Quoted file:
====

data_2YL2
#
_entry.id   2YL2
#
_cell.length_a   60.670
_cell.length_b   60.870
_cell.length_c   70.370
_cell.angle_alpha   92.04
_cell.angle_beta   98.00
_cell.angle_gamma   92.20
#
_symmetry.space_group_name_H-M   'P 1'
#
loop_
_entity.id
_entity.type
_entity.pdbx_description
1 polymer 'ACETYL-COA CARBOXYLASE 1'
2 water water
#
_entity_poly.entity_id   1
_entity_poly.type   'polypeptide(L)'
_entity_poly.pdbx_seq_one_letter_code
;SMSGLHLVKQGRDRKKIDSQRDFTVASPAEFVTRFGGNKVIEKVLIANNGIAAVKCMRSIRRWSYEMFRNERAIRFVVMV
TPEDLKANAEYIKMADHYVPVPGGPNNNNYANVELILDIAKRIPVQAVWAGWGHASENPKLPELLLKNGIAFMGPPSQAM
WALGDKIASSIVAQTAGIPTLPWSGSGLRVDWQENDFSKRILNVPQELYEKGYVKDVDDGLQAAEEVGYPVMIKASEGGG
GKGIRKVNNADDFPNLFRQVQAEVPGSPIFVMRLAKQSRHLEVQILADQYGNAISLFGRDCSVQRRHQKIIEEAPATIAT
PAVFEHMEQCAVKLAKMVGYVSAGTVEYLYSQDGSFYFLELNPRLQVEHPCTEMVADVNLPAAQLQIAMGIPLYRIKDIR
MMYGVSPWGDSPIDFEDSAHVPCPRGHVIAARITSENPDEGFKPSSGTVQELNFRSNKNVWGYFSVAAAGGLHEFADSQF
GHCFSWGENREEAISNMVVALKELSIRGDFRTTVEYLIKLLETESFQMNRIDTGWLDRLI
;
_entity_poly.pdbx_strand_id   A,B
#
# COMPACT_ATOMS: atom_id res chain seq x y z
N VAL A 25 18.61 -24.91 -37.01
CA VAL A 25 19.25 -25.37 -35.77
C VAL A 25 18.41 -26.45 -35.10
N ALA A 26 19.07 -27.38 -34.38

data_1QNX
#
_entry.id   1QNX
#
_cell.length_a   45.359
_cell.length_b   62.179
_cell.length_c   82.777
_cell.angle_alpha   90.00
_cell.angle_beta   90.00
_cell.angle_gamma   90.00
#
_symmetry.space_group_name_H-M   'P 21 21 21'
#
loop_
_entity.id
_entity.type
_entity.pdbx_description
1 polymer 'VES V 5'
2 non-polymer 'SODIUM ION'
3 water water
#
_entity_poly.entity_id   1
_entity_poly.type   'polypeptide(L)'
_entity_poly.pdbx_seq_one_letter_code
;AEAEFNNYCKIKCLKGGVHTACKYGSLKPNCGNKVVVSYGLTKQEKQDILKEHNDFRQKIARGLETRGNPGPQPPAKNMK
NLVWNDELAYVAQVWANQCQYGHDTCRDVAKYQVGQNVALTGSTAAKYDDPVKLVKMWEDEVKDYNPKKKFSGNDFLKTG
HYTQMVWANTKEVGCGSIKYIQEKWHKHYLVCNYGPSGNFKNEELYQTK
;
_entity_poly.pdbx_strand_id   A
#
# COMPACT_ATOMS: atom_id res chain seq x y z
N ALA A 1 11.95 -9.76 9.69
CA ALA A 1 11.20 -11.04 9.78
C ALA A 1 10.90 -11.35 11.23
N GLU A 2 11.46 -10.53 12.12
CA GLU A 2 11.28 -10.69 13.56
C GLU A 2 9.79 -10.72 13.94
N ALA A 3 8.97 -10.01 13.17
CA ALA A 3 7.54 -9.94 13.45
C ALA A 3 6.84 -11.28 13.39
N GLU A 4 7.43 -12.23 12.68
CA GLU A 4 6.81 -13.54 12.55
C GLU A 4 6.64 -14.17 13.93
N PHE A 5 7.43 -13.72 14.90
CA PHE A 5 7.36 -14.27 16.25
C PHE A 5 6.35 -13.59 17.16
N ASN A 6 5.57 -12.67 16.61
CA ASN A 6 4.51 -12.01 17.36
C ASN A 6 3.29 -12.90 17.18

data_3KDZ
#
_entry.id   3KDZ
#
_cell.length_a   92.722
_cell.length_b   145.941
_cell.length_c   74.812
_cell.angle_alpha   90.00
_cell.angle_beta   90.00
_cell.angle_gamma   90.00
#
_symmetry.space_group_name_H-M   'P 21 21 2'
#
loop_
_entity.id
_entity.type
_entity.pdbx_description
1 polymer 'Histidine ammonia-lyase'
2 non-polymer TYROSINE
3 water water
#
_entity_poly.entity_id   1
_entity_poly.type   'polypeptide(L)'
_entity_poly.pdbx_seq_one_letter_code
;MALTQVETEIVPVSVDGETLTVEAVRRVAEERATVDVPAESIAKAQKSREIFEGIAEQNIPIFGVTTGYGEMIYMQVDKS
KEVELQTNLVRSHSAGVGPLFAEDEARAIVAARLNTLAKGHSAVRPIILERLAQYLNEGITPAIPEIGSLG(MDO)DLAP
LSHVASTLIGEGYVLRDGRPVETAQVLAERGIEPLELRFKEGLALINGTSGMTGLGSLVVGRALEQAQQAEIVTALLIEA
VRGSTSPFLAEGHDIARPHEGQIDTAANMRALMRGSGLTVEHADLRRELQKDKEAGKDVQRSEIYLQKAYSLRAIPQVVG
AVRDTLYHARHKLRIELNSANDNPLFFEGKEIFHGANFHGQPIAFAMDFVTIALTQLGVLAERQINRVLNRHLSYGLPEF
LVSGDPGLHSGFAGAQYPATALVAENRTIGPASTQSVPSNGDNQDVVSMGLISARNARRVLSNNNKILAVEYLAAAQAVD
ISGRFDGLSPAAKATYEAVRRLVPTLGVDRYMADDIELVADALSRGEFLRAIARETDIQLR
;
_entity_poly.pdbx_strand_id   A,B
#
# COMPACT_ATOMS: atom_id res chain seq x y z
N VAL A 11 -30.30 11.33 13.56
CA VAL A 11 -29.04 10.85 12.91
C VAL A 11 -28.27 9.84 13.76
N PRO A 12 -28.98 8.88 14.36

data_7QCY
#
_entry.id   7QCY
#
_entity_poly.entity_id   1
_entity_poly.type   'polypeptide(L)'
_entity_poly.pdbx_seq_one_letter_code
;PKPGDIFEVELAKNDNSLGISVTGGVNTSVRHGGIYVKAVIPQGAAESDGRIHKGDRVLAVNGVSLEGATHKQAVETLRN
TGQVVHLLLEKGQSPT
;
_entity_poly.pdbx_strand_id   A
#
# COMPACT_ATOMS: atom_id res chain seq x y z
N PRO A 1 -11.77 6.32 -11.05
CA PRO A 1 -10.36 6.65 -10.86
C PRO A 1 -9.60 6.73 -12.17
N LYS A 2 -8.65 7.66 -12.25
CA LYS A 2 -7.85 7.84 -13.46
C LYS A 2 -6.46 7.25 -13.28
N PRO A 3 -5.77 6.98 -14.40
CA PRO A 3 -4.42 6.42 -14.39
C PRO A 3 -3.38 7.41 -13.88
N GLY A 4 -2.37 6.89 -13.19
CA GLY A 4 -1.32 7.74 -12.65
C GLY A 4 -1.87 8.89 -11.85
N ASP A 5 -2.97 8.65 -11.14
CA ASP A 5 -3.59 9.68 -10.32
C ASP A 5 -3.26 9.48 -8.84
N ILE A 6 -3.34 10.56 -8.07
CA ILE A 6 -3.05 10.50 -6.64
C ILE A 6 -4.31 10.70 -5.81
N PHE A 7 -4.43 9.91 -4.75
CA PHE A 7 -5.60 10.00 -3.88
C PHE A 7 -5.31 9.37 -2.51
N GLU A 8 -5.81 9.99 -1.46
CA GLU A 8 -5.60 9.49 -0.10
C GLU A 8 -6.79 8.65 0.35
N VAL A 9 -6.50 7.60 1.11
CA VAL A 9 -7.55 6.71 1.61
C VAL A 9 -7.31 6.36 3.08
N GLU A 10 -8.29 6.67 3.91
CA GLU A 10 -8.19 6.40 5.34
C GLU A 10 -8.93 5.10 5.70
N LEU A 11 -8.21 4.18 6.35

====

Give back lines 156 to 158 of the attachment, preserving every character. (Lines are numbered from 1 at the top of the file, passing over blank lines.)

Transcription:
CA ILE A 6 -3.05 10.50 -6.64
C ILE A 6 -4.31 10.70 -5.81
N PHE A 7 -4.43 9.91 -4.75